New Coronavirus Strain in Rodents: Is This the Next Pandemic?

New Coronavirus Strain in Rodents: Is This the Next Pandemic?
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A group of Swedish scientists has found a new coronavirus that is often found in red-backed voles, which are small, dark grey rodents that look like field mice.

A group from Uppsala University’s Zoonosis Science Center did the research, and the results were published in the scientific journal Viruses.  Ake Lundkvist, who is the leader of the center, stated, “Between 2015 and 2017, we consistently found what we have called the ‘Grimso Virus’ in 3.4 percent of these voles, which would suggest that the virus is widespread and common in Sweden’s bank voles.”

About 260 bank voles were caught around Grimso in Sweden’s Orebro County for the study. The study shows that the red-backed voles have the coronavirus.

The Research: What’s Important to know?

  • The research team made maps of zoonotic viruses to learn more about how the viruses affect the animals that host them.
  • Rodents like voles, mice, and rats seem to have spread seasonal coronaviruses like HCoV-OC43 and HCoV-HKU1 to humans.
  • This strain of coronavirus is different from the coronaviruses that come from bats, such as SARS-CoV and MERS.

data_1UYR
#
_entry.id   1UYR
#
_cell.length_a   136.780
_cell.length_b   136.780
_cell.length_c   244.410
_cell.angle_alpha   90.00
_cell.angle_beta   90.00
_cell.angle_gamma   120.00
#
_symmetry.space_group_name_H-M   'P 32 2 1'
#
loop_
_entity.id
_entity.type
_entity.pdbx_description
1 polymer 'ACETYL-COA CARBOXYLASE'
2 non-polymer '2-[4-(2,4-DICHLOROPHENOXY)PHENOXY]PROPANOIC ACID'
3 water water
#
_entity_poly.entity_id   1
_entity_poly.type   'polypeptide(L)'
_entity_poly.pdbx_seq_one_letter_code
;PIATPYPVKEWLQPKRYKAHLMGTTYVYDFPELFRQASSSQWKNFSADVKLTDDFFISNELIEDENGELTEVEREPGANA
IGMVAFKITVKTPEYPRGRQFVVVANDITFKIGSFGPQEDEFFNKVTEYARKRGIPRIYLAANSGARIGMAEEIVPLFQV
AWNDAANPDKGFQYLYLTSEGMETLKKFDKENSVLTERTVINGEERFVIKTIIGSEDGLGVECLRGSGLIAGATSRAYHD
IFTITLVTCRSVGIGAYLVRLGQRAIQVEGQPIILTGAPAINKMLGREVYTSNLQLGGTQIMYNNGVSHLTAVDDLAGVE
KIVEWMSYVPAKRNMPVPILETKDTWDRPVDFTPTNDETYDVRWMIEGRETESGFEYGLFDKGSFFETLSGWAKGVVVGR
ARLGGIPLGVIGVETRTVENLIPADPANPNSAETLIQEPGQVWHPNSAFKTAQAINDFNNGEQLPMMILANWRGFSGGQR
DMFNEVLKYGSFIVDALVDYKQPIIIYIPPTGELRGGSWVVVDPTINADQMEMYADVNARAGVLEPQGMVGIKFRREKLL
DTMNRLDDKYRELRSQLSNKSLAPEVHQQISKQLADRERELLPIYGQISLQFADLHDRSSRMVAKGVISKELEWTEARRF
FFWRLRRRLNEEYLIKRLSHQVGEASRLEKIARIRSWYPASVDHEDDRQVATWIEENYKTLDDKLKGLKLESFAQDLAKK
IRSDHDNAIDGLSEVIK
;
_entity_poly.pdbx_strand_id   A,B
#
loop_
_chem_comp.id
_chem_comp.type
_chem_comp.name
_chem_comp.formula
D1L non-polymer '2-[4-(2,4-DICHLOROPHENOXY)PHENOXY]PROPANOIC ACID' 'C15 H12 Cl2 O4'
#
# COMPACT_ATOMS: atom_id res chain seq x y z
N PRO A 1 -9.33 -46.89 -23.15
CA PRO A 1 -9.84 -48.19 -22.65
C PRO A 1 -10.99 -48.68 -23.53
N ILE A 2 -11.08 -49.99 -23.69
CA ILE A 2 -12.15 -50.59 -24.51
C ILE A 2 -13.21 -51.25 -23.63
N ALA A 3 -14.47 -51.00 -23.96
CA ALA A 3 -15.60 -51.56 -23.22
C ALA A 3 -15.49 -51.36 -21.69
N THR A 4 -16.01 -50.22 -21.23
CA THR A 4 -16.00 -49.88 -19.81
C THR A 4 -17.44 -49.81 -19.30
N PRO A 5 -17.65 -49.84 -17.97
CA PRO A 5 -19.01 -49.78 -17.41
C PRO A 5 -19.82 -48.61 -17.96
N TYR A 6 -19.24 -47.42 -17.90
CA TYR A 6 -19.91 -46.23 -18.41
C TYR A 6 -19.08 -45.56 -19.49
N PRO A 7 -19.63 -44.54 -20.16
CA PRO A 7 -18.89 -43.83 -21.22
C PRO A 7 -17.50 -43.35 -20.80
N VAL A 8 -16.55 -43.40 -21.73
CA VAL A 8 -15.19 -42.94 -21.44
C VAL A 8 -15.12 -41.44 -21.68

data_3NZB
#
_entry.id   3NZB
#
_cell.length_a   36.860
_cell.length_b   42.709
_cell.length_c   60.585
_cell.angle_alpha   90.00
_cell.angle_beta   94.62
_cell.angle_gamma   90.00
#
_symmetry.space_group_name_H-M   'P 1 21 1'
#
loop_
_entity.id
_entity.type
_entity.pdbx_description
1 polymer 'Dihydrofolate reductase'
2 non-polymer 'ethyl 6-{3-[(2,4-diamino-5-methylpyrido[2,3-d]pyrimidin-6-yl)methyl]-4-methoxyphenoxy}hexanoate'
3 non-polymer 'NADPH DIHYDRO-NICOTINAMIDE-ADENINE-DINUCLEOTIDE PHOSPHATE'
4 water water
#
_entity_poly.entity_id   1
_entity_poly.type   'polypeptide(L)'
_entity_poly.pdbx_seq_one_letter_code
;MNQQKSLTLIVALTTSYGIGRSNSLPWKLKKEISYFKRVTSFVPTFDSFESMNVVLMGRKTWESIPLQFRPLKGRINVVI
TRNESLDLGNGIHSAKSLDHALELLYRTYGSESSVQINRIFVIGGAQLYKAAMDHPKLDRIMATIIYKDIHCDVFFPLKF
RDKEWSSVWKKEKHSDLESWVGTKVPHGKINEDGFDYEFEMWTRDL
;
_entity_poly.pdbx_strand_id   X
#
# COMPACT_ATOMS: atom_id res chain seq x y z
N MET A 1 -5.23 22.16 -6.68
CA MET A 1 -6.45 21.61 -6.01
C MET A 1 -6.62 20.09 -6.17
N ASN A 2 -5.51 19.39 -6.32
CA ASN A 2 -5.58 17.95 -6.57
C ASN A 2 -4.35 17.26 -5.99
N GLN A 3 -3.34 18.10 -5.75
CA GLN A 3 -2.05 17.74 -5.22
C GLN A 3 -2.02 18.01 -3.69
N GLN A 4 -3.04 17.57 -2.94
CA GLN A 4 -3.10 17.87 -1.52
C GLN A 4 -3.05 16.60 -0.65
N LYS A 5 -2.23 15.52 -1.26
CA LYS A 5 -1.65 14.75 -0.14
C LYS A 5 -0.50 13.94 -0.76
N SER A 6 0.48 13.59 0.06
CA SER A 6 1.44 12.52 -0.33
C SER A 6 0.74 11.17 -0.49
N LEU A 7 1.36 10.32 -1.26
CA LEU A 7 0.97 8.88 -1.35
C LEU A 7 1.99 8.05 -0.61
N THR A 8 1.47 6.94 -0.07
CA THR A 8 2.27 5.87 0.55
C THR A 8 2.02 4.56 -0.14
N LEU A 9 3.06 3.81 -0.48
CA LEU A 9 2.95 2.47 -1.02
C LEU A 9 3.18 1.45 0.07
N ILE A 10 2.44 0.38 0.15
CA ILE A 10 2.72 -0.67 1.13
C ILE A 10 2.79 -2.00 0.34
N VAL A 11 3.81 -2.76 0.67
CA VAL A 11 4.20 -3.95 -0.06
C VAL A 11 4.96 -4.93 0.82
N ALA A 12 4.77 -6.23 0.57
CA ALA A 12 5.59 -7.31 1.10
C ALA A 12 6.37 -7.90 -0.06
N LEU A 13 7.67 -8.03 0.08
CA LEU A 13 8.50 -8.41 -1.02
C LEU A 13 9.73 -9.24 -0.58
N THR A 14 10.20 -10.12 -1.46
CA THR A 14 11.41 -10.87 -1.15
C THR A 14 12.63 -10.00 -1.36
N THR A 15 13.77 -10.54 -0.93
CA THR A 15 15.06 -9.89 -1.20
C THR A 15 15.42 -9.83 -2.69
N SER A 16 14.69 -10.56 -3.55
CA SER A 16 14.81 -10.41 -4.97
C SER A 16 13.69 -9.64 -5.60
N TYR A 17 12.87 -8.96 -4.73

• RNA sequencing was used by the research team to find a new coronavirus strain called the Grimso Virus. The coronavirus strain is in the betacoronavirus family, which also includes SARS-CoV, MERS, and The coronavirus strain is in the betacoronavirus family, which also includes SARS-CoV, MERS, and SARS-CoV-2.

Should we worry?

Ake Lundkvist said that they still don’t know what risks the Grimso Virus could pose to public health. He did say, though, that based on what they had seen and the fact that coronaviruses had already been found in bank voles, there is good reason to keep an eye on the coronavirus in wild rodents.


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Anna Daniels

Anna is an avid blogger with an educational background in medicine and mental health. She is a generalist with many other interests including nutrition, women's health, astronomy and photography. In her free time from work and writing, Anna enjoys nature walks, reading, and listening to jazz and classical music.

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